Java 8 – Date and Time Examples

A big part of developer community has been complaining about Date and Calendar classes. Reasons were many such as hard to understand, hard to use and not flexible. Date class has even become obsolete and java docs suggest to use Calendar class instead of Date class. And on top of all, Date comparison is buggy and I have also faced such issue in past.

Java 8 date api changes

Moving forward, JAVA 8 (Lambda) is expected to release the new Date and Time APIs/classes (JSR-310), also called as ThreeTen, which will simply change the way you have been doing till date. This A key part of this is providing a new API that is dramatically easier to use and less error prone.

It will provide some highly demanded features such as:

  • All the key public classes are immutable and thread-safe
  • Defined terminology and behavior that other areas in computing can adopt
I wrote this post on 15th May 2013. Now today on 18th Mar 2014, java 8 is finally released and available for early access. I have re-validated and verified all the outputs in post examples. They work like charm as they did in May last year. Only change encountered was in Previously it was a class, now it is a @FunctionalInterface. So, I have corrected the related example and used the class ““.
Table of Contents

New classes to represent local date and timezone
New classes to represent timestamp and duration
Added utility classes over existing enums
Date adjusters introduced
Building dates will be easier
New class to simulate system/machine clock
Timezone handling related changes
Date formatting changes

New classes to represent local date and timezone

The new classes intended to replace Date class are LocalDate, LocalTime and LocalDateTime.


The LocalDate class represents a date. There is no representation of a time or time-zone.

LocalDate localDate =;
System.out.println(localDate.toString());                //2013-05-15
System.out.println(localDate.getDayOfWeek().toString()); //WEDNESDAY
System.out.println(localDate.getDayOfMonth());           //15
System.out.println(localDate.getDayOfYear());            //135
System.out.println(localDate.isLeapYear());              //false
System.out.println(localDate.plusDays(12).toString());   //2013-05-27


The LocalTime class represents a time. There is no representation of a date or time-zone.

//LocalTime localTime =;     //toString() in format 09:57:59.744
LocalTime localTime = LocalTime.of(12, 20);
System.out.println(localTime.toString());    //12:20
System.out.println(localTime.getHour());     //12
System.out.println(localTime.getMinute());   //20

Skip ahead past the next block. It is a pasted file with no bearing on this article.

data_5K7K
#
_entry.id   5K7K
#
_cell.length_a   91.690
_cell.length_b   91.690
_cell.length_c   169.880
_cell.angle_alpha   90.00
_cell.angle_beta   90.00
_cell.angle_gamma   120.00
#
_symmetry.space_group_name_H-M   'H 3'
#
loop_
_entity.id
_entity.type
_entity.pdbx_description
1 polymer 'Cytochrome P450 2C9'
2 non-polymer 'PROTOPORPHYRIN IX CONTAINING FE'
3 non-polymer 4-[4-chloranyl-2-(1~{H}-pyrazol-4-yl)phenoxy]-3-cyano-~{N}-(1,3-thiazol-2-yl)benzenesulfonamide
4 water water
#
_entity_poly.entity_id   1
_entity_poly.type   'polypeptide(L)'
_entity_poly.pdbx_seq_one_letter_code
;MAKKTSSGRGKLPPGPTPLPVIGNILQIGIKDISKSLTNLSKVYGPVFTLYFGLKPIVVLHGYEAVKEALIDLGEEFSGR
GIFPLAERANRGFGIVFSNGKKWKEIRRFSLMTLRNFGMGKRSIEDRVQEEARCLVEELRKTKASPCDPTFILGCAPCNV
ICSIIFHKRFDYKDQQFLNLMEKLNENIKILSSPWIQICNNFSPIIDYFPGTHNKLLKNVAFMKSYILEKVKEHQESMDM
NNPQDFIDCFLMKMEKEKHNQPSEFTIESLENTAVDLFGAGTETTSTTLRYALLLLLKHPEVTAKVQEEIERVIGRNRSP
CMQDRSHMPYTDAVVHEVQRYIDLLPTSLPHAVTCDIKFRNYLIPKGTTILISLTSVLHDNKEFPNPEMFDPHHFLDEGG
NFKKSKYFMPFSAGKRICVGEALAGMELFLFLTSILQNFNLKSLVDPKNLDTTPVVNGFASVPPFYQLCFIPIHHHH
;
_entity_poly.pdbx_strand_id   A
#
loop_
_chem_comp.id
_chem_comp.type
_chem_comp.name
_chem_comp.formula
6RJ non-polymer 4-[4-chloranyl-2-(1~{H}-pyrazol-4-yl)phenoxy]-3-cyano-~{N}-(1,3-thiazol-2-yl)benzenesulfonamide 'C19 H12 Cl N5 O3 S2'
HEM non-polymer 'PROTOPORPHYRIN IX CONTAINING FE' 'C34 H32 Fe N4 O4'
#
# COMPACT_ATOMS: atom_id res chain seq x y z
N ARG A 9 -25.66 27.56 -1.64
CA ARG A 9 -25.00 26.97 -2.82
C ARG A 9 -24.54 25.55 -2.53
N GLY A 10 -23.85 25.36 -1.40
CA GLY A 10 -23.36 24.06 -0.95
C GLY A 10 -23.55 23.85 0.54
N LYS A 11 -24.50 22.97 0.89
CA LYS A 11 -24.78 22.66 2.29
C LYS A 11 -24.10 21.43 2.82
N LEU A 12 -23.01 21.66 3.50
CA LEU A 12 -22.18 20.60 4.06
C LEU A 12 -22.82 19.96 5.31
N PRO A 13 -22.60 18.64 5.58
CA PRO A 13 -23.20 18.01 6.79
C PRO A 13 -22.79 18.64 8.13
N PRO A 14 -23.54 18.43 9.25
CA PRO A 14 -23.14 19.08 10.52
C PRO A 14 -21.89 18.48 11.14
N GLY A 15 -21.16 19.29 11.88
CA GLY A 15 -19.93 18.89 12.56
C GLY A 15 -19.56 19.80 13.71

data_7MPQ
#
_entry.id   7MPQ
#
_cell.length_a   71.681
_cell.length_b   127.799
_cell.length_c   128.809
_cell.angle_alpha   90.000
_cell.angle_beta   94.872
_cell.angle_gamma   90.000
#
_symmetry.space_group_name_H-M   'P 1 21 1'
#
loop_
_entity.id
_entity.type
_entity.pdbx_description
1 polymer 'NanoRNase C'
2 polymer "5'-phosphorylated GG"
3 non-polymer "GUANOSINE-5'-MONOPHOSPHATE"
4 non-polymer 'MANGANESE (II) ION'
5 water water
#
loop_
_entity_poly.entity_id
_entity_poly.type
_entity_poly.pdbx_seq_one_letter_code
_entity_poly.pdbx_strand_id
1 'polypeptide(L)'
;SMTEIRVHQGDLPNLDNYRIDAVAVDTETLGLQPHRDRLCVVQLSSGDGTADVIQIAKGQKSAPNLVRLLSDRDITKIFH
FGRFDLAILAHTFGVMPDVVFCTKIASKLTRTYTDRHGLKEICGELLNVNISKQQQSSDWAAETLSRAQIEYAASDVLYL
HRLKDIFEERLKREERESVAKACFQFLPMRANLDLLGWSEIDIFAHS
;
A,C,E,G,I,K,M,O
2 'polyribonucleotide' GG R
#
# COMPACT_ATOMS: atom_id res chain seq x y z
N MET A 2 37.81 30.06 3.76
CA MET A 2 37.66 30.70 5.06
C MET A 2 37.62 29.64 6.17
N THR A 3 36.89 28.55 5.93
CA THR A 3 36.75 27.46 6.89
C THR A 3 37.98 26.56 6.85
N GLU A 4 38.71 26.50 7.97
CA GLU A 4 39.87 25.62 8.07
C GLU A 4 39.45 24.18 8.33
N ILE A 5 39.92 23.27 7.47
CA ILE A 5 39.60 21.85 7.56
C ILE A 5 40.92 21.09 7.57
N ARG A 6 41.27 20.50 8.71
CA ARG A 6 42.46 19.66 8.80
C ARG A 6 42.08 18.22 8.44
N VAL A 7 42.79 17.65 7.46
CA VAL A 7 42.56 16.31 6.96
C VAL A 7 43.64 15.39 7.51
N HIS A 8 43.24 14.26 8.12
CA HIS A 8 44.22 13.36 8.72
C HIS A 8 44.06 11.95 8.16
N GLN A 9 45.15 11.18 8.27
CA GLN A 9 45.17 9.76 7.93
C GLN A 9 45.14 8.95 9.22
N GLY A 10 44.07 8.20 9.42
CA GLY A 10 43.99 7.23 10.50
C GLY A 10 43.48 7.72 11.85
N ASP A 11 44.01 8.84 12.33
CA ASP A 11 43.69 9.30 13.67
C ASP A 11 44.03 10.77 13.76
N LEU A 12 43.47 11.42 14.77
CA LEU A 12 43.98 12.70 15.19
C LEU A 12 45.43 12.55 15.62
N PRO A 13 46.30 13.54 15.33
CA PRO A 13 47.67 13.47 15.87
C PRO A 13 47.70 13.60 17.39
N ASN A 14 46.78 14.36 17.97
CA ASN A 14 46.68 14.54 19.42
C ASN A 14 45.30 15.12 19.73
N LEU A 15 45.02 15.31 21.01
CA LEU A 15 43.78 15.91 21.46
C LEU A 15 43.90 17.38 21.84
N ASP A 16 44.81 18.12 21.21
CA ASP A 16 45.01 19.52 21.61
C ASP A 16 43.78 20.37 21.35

System.out.println(localTime.getSecond());   //0
System.out.println(localTime.MIDNIGHT);      //00:00
System.out.println(localTime.NOON);          //12:00


The LocalDateTime class represents a date-time. There is no representation of a time-zone.

LocalDateTime localDateTime =; 
System.out.println(localDateTime.toString());      //2013-05-15T10:01:14.911
System.out.println(localDateTime.getDayOfMonth()); //15
System.out.println(localDateTime.getHour());       //10
System.out.println(localDateTime.getNano());       //911000000

If you want to use the date functionality with zone information, then Lambda provide you extra 3 classes similar to above one i.e. OffsetDate, OffsetTime and OffsetDateTime. Timezone offset can be represented in “+05:30” or “Europe/Paris” formats. This is done via using another class i.e. ZoneId.

OffsetDateTime offsetDateTime =;
System.out.println(offsetDateTime.toString());            	//2013-05-15T10:10:37.257+05:30

offsetDateTime ="+05:30"));
System.out.println(offsetDateTime.toString());            	//2013-05-15T10:10:37.258+05:30

offsetDateTime ="-06:30"));
System.out.println(offsetDateTime.toString());            	//2013-05-14T22:10:37.258-06:30

ZonedDateTime zonedDateTime ="Europe/Paris"));
System.out.println(zonedDateTime.toString());     			//2013-05-15T06:45:45.290+02:00[Europe/Paris]

New classes to represent timestamp and duration


For representing the specific timestamp ant any moment, the class needs to be used is Instant. The Instant class represents an instant in time to an accuracy of nanoseconds. Operations on an Instant include comparison to another Instant and adding or subtracting a duration.

Instant instant =;
System.out.println(instant.toString());                                 //2013-05-15T05:20:08.145Z
System.out.println(;   //2013-05-15T05:20:13.145Z
System.out.println(instant.minus(Duration.ofMillis(5000)).toString());  //2013-05-15T05:20:03.145Z
System.out.println(instant.minusSeconds(10).toString());				//2013-05-15T05:19:58.145Z


Duration class is a whole new concept brought first time in java language. It represents the time difference between two time stamps.

Duration duration = Duration.ofMillis(5000);
System.out.println(duration.toString());     //PT5S